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By Sanlam Investments, 8th December 2014
Not knowing whether you’ll have enough income for life is a growing cause of anxiety for South Africans, particularly as we are living longer than previous generations and now have more adult and child dependents even after we’ve retired. The best cure for this concern is to start early and make sure you get good financial advice. Investing for income needs to be approached differently for those still working than for retirees.
The first rule of saving towards a comfortable retirement is to start early, preferably from your first pay cheque. Depending on your circumstances, it may now be too late for this, but then make sure that you save more than the 5% or 7.5% minimum compulsory contribution set by your employer. This could significantly bring down your tax bill during your working life, while motivating you to put more money away from which you can draw a greater income during your retirement years.
Postponing retirement and therefore saving for longer can make a dramatic difference. For example, when you’re invested in a product that provides you with a return of 10% p.a. on average, you will nearly double your retirement capital by postponing retirement and leaving the money invested for another seven years.
Make sure you’re taking on enough risk in your investment portfolio to not only beat inflation, but to maximise your average annual returns in relation to the amount of short-term volatility that you are willing to stomach. Remember, the longer you remain invested, the less important short-term volatility becomes, and the more risk you should be able to take on. Speak to a financial planner to discuss appropriate investment options for you.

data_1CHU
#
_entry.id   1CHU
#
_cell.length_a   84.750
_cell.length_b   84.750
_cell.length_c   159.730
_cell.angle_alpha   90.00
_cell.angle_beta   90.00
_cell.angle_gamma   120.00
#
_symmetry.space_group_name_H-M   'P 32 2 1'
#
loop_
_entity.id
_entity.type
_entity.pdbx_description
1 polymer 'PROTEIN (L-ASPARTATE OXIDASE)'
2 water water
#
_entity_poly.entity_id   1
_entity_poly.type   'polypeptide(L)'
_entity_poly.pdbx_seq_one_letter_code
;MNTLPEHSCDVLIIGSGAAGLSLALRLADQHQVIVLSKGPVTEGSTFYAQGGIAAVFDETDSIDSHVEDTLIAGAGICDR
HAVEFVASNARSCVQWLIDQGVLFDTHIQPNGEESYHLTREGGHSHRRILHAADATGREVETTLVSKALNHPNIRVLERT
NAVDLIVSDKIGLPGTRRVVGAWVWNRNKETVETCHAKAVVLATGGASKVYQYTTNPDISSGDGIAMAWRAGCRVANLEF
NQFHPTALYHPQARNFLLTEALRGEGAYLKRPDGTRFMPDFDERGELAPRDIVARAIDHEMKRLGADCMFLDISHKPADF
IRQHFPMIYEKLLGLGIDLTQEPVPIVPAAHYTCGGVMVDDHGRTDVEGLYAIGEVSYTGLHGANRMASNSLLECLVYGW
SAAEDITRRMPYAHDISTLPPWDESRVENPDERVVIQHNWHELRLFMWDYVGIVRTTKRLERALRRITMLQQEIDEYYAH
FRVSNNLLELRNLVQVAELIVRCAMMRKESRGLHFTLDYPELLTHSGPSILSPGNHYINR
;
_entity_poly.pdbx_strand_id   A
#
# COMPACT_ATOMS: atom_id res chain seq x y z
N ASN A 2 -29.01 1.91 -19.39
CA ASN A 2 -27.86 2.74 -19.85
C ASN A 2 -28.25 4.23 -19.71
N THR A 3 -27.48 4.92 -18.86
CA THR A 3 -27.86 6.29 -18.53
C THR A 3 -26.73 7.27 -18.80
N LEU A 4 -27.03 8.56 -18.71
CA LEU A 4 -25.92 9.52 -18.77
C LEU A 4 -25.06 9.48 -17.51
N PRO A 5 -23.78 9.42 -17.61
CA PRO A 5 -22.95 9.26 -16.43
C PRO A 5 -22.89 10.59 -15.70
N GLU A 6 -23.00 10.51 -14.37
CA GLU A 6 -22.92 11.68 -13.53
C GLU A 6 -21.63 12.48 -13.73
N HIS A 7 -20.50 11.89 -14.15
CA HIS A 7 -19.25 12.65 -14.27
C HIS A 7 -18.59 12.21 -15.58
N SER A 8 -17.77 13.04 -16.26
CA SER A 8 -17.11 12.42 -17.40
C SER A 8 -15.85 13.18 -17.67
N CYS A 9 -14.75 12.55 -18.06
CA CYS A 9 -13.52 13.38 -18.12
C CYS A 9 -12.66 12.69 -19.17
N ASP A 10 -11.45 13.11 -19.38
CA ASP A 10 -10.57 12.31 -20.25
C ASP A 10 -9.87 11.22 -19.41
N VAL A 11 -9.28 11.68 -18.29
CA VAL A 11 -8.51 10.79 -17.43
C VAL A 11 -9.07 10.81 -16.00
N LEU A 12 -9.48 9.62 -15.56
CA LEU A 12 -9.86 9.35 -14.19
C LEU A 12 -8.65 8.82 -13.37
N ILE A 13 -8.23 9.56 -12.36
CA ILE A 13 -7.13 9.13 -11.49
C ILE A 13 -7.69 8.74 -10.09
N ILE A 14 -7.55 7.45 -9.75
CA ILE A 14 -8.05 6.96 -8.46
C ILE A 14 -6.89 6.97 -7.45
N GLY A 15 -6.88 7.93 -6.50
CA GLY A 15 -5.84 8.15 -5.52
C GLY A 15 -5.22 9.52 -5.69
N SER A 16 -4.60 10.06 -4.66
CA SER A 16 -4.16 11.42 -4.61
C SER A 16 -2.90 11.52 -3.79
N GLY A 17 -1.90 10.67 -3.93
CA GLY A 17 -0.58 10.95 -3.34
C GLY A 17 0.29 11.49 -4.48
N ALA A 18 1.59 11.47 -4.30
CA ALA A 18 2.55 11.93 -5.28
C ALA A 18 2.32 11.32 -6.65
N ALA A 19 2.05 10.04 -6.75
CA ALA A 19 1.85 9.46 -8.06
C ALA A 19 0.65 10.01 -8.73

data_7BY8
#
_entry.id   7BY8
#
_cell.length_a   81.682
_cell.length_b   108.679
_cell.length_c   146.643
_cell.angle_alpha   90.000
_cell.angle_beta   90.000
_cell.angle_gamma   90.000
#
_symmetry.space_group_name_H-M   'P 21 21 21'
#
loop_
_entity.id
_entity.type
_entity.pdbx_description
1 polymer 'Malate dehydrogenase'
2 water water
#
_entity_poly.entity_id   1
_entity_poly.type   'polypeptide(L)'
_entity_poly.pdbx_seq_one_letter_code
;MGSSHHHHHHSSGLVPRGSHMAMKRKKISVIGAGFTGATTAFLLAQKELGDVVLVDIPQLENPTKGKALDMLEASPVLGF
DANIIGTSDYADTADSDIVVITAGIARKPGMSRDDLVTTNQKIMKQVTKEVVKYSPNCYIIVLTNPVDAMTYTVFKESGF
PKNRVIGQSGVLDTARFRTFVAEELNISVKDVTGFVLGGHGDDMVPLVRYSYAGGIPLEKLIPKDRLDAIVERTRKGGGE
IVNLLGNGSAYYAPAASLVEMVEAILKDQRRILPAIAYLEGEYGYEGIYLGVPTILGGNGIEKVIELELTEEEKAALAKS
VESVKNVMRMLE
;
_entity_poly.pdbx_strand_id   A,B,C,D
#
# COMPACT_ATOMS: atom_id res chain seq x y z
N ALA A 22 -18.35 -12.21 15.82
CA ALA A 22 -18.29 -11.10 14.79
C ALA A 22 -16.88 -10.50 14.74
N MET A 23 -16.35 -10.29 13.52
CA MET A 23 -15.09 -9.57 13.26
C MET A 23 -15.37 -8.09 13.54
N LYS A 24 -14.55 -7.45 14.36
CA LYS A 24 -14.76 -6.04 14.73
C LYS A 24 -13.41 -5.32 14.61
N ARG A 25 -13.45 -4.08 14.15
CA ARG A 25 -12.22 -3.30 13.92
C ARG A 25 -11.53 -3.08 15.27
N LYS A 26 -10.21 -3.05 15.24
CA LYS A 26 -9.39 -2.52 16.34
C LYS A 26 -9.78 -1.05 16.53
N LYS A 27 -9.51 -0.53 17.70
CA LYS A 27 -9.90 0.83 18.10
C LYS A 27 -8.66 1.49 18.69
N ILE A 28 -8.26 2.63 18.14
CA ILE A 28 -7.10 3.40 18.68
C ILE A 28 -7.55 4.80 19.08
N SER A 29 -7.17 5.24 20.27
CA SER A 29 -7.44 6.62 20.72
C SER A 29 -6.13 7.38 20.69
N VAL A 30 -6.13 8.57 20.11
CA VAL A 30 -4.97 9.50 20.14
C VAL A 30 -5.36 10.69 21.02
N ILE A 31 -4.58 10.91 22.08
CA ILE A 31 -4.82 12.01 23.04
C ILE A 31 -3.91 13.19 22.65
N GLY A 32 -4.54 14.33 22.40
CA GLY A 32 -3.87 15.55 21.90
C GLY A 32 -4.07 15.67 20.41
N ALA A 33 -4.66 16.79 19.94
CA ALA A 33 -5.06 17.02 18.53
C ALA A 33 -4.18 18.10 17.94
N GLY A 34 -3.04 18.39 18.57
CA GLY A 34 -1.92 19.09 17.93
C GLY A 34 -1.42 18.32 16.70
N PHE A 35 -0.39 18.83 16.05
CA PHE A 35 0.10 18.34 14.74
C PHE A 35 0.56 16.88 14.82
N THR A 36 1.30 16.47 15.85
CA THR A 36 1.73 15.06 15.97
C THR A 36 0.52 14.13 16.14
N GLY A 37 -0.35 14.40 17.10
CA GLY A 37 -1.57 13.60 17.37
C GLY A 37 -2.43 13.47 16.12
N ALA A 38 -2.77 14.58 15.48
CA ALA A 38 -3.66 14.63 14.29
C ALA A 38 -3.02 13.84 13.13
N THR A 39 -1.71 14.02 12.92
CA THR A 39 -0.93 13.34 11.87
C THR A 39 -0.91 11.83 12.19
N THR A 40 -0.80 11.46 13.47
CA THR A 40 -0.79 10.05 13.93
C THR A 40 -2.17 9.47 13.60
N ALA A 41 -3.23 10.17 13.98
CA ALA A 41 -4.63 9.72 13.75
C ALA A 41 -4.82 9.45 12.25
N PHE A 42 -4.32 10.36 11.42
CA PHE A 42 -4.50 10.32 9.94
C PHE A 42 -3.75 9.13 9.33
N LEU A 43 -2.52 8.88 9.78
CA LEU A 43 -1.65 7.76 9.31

When you retire, legislation will force you to invest at least two-thirds of your retirement capital in either a guaranteed life annuity or a flexible living annuity. Whichever option you choose, make sure that your income levels will sustain you for life. A common error with a living annuity is choosing too high a drawdown percentage in the light of the return offered by your investment portfolio and your expected longevity. The investment industry’s table on living annuity drawdowns will help you to choose an income level that lasts.
People with less investment experience tend to invest only in familiar products, such as money market funds and fixed bank deposits. The problem is that the interest or returns on these products seldom beat inflation – certainly not after tax. To beat inflation, you need to look wider at more diversified sources of income and growth, such as inflation linked bonds, government and corporate bonds, listed property and shares. Your financial planner will show you how to enhance the return on your investment without taking on more risk than you’re comfortable with.
If you’re drawing income from a unit trust investment and you’re under the age of 65, you pay no income tax on the first R23 800 of interest earned. If you’re 65 years and older, the exemption amount is R34 500. As far as your dividends from an SA unit trust investment are concerned, dividend withholding tax at a rate of 15% is subtracted from the dividend and automatically paid to SARS on your behalf. If you’ve made a capital gain, you will also become liable for capital gains tax on a withdrawal from your unit trust. In comparison, if you’re drawing income from a life or a living annuity, you’re taxed on your total taxable income according to SARS’s income tax tables (updated after the budget speech every year).
Your financial planner will help you optimise your income while keeping in mind longevity, risk and tax.